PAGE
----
Cuffey, K.M. and Marshall, S.J. 2000. Substantial contribution to sea-level rise during the last interglacial from the Greenland ice sheet. Nature 404: 591-594.

Dufresne, J.L., Quaas, J., Boucher, O., Denvil, S. and Fairhead, L. 2005. Contrasts in the effects on climate of anthropogenic sulfate aerosols between the 20th and the 21st century. Geophysical Research Letters 32: 10.1029/2005GL023619.

Hourdin, F., Musat, I., Bony, S., Braconnot, P., Codron, F., Dufresne, J.L., Fairhead, L., Filiberti, M.A., Friedlingstein, P., Grandpeix, J.Y., Krinner, G., Le Van, P., Li, Z.X. and Lott, F. 2006. The LMDZ4 general circulation model: climate performance and sensitivity to parameterized physics with emphasis on tropical convection. Climate Dynamics 27: 787-813.

Hvidberg, C.S. 2000. When Greenland ice melts. Nature 404: 551-552.

Marti, O., Braconnot, P., Bellier, J., Benshila, R., Bony, S., Brockmann, P., Cadule, P., Caubel, A., Denvil, S., Dufresne, J.L., Fairhead, L., Filiberti, M.A., Foujols, M.A., Fichefet, T., Friedlingstein, P., Grandpeix, J.Y., Hourdin, F., Krinner, G., Levy, C., Madec, G., Musat, I., de Noblet-Ducoudre, N., Polcher, J. and Talandier, C. 2005. The new IPSL climate system model: IPSL-CM4. Note du Pole de Modelisation n. 26, IPSL, ISSN 1288-1619.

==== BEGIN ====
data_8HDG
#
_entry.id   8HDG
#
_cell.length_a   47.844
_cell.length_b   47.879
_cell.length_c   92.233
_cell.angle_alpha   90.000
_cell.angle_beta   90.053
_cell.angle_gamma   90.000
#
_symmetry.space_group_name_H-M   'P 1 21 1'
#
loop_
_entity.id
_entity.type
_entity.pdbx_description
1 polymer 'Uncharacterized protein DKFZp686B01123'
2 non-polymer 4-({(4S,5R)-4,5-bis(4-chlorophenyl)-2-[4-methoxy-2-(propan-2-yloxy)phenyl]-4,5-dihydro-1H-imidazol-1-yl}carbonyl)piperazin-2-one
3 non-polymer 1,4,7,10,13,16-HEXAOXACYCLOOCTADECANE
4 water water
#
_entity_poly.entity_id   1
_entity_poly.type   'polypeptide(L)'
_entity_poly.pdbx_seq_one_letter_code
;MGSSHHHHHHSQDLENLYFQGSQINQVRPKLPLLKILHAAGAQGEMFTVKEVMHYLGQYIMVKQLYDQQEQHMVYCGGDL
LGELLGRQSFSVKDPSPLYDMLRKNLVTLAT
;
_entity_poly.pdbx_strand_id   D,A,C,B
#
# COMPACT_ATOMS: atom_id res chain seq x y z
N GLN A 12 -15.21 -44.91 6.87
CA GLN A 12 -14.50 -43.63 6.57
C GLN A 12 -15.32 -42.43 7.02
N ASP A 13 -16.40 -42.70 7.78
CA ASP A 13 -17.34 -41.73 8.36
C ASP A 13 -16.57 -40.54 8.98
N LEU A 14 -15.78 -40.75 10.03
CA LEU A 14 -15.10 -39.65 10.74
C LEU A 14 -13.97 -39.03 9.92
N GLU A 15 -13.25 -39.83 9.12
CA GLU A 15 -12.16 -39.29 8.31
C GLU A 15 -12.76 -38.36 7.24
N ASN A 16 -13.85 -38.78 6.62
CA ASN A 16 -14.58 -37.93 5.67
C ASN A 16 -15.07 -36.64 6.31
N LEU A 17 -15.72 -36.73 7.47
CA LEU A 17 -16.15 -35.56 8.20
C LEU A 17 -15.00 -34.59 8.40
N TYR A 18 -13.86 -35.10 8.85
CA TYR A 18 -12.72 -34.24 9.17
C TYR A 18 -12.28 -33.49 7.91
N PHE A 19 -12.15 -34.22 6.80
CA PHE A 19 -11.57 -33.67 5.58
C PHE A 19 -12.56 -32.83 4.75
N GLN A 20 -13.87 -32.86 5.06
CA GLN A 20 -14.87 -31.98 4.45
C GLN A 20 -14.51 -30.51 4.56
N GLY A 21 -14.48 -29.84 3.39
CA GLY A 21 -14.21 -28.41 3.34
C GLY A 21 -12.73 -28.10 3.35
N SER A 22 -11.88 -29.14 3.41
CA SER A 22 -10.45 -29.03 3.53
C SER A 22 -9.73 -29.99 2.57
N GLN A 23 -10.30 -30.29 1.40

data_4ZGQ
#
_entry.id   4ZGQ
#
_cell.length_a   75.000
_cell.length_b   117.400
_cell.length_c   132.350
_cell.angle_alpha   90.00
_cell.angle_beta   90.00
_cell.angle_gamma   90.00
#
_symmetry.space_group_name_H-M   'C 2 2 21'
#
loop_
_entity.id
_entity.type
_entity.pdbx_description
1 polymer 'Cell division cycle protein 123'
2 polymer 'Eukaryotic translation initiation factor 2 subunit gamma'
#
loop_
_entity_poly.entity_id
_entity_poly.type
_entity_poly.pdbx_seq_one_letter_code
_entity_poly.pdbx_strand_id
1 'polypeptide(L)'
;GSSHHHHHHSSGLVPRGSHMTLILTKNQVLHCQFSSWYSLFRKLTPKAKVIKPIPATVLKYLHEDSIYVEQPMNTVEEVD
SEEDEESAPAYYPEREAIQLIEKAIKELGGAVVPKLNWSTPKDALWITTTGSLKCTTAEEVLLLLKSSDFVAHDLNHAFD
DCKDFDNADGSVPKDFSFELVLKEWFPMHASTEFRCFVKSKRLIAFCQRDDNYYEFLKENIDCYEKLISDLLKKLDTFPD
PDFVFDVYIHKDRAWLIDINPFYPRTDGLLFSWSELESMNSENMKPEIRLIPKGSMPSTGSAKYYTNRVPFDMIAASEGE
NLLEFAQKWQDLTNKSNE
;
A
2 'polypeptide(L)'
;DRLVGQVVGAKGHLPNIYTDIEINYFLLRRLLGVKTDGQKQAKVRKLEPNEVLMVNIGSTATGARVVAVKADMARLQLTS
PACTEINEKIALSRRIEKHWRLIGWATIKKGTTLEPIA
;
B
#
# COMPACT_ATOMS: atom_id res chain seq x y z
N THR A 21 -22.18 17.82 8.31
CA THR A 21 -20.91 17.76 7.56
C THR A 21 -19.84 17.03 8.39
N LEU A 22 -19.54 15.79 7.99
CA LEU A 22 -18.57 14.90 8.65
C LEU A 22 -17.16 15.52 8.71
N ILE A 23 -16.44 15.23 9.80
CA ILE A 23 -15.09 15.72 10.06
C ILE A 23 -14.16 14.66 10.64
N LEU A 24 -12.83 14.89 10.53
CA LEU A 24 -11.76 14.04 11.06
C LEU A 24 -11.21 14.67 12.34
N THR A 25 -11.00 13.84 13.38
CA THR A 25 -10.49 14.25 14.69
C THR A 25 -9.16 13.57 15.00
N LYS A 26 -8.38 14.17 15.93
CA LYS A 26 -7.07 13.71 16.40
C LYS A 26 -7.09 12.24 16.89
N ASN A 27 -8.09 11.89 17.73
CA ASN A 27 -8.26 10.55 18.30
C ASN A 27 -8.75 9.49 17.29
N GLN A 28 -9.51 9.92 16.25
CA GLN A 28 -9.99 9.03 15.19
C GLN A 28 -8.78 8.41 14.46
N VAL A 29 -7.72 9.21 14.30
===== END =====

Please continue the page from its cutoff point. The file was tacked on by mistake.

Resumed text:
Oppenheimer, M. and Alley, R.B. 2005. Ice sheets, global warming, and article 2 of the UNFCCC. Climatic Change 68: 257-267.

Ramillien, G., Lombard, A., Cazenave, A., Ivins, E.R., Llubes, M., Remy, F. and Biancale, R. 2006. Interannual variations of the mass balance of the Antarctica and Greenland ice sheets from GRACE. Global and Planetary Change 53: 198-208.

Reeh, N. 1999. Mass balance of the Greenland ice sheet: Can modern observation methods reduce the uncertainty? Geografiska Annaler 81A: 735-742.

Remy, F. and Frezzotti, M. 2006. Antarctica ice sheet mass balance. Comptes Rendus Geoscience 338: 1084-1097.

Velicogna, I. and Wahr, J. 2006. Measurements of time-variable gravity show mass loss in Antarctica. Sciencexpress: 10.1126science.1123785.

Wingham, D.J., Shepherd, A., Muir, A. and Marshall, G.J. 2006. Mass balance of the Antarctic ice sheet. Philosophical Transactions of the Royal Society A 364: 1627-1635.

Last updated 15 October 2008